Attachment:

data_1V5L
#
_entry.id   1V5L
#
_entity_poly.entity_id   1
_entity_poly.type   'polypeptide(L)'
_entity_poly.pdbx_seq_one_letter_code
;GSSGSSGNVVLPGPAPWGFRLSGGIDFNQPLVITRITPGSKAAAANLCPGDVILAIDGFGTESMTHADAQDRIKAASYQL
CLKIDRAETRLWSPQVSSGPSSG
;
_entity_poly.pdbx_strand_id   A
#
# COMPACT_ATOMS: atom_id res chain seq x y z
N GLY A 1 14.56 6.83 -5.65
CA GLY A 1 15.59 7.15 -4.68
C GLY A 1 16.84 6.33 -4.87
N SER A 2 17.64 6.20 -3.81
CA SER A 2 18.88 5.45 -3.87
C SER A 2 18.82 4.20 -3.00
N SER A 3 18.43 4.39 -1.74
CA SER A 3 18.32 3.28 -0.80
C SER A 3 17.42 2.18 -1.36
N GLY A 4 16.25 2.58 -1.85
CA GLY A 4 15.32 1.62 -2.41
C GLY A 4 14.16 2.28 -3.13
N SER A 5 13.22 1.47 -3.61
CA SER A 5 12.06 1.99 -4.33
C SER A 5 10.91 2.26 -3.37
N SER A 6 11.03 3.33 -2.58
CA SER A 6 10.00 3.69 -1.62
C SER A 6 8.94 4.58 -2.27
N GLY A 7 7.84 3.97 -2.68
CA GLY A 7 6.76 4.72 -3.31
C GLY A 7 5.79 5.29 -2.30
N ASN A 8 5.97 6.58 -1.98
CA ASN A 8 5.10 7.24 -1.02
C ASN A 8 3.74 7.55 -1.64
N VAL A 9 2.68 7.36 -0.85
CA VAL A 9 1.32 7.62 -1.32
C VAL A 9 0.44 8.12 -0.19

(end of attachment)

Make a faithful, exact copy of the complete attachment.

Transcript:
data_1V5L
#
_entry.id   1V5L
#
_entity_poly.entity_id   1
_entity_poly.type   'polypeptide(L)'
_entity_poly.pdbx_seq_one_letter_code
;GSSGSSGNVVLPGPAPWGFRLSGGIDFNQPLVITRITPGSKAAAANLCPGDVILAIDGFGTESMTHADAQDRIKAASYQL
CLKIDRAETRLWSPQVSSGPSSG
;
_entity_poly.pdbx_strand_id   A
#
# COMPACT_ATOMS: atom_id res chain seq x y z
N GLY A 1 14.56 6.83 -5.65
CA GLY A 1 15.59 7.15 -4.68
C GLY A 1 16.84 6.33 -4.87
N SER A 2 17.64 6.20 -3.81
CA SER A 2 18.88 5.45 -3.87
C SER A 2 18.82 4.20 -3.00
N SER A 3 18.43 4.39 -1.74
CA SER A 3 18.32 3.28 -0.80
C SER A 3 17.42 2.18 -1.36
N GLY A 4 16.25 2.58 -1.85
CA GLY A 4 15.32 1.62 -2.41
C GLY A 4 14.16 2.28 -3.13
N SER A 5 13.22 1.47 -3.61
CA SER A 5 12.06 1.99 -4.33
C SER A 5 10.91 2.26 -3.37
N SER A 6 11.03 3.33 -2.58
CA SER A 6 10.00 3.69 -1.62
C SER A 6 8.94 4.58 -2.27
N GLY A 7 7.84 3.97 -2.68
CA GLY A 7 6.76 4.72 -3.31
C GLY A 7 5.79 5.29 -2.30
N ASN A 8 5.97 6.58 -1.98
CA ASN A 8 5.10 7.24 -1.02
C ASN A 8 3.74 7.55 -1.64
N VAL A 9 2.68 7.36 -0.85
CA VAL A 9 1.32 7.62 -1.32
C VAL A 9 0.44 8.12 -0.19